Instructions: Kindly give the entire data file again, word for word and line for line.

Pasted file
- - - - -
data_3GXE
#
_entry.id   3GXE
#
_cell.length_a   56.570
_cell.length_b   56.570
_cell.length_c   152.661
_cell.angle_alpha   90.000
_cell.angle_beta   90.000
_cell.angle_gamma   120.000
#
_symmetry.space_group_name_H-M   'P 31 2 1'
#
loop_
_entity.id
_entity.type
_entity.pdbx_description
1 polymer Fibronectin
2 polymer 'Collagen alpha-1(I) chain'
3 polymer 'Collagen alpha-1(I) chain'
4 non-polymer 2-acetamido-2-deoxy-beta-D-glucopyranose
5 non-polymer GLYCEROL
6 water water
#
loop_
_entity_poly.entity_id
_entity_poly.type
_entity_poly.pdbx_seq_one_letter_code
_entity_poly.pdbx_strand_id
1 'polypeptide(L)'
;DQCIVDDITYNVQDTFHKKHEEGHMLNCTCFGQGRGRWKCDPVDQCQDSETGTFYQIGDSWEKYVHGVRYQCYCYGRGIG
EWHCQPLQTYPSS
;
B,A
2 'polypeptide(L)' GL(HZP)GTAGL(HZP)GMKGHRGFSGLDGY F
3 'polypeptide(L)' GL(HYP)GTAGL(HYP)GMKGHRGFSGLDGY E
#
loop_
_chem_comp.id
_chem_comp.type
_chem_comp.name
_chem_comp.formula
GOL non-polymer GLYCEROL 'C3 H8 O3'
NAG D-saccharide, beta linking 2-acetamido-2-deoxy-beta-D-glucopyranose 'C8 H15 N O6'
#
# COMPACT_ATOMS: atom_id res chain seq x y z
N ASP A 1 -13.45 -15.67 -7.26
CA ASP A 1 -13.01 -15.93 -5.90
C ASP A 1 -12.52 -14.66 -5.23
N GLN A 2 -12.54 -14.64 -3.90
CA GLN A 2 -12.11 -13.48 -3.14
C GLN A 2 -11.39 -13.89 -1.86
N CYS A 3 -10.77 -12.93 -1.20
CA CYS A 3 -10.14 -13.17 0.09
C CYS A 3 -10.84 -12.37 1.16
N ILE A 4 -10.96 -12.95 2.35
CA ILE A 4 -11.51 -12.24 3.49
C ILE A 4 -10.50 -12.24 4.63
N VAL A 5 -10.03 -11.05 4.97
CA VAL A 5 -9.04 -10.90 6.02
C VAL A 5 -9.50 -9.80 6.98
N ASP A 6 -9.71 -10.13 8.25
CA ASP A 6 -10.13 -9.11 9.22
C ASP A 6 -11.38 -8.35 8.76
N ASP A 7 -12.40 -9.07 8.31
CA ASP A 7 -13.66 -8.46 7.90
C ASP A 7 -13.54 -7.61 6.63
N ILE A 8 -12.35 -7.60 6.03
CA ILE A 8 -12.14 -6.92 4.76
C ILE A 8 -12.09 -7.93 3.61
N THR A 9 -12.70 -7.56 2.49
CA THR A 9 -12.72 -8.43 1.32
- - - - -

data_3GXE
#
_entry.id   3GXE
#
_cell.length_a   56.570
_cell.length_b   56.570
_cell.length_c   152.661
_cell.angle_alpha   90.000
_cell.angle_beta   90.000
_cell.angle_gamma   120.000
#
_symmetry.space_group_name_H-M   'P 31 2 1'
#
loop_
_entity.id
_entity.type
_entity.pdbx_description
1 polymer Fibronectin
2 polymer 'Collagen alpha-1(I) chain'
3 polymer 'Collagen alpha-1(I) chain'
4 non-polymer 2-acetamido-2-deoxy-beta-D-glucopyranose
5 non-polymer GLYCEROL
6 water water
#
loop_
_entity_poly.entity_id
_entity_poly.type
_entity_poly.pdbx_seq_one_letter_code
_entity_poly.pdbx_strand_id
1 'polypeptide(L)'
;DQCIVDDITYNVQDTFHKKHEEGHMLNCTCFGQGRGRWKCDPVDQCQDSETGTFYQIGDSWEKYVHGVRYQCYCYGRGIG
EWHCQPLQTYPSS
;
B,A
2 'polypeptide(L)' GL(HZP)GTAGL(HZP)GMKGHRGFSGLDGY F
3 'polypeptide(L)' GL(HYP)GTAGL(HYP)GMKGHRGFSGLDGY E
#
loop_
_chem_comp.id
_chem_comp.type
_chem_comp.name
_chem_comp.formula
GOL non-polymer GLYCEROL 'C3 H8 O3'
NAG D-saccharide, beta linking 2-acetamido-2-deoxy-beta-D-glucopyranose 'C8 H15 N O6'
#
# COMPACT_ATOMS: atom_id res chain seq x y z
N ASP A 1 -13.45 -15.67 -7.26
CA ASP A 1 -13.01 -15.93 -5.90
C ASP A 1 -12.52 -14.66 -5.23
N GLN A 2 -12.54 -14.64 -3.90
CA GLN A 2 -12.11 -13.48 -3.14
C GLN A 2 -11.39 -13.89 -1.86
N CYS A 3 -10.77 -12.93 -1.20
CA CYS A 3 -10.14 -13.17 0.09
C CYS A 3 -10.84 -12.37 1.16
N ILE A 4 -10.96 -12.95 2.35
CA ILE A 4 -11.51 -12.24 3.49
C ILE A 4 -10.50 -12.24 4.63
N VAL A 5 -10.03 -11.05 4.97
CA VAL A 5 -9.04 -10.90 6.02
C VAL A 5 -9.50 -9.80 6.98
N ASP A 6 -9.71 -10.13 8.25
CA ASP A 6 -10.13 -9.11 9.22
C ASP A 6 -11.38 -8.35 8.76
N ASP A 7 -12.40 -9.07 8.31
CA ASP A 7 -13.66 -8.46 7.90
C ASP A 7 -13.54 -7.61 6.63
N ILE A 8 -12.35 -7.60 6.03
CA ILE A 8 -12.14 -6.92 4.76
C ILE A 8 -12.09 -7.93 3.61
N THR A 9 -12.70 -7.56 2.49
CA THR A 9 -12.72 -8.43 1.32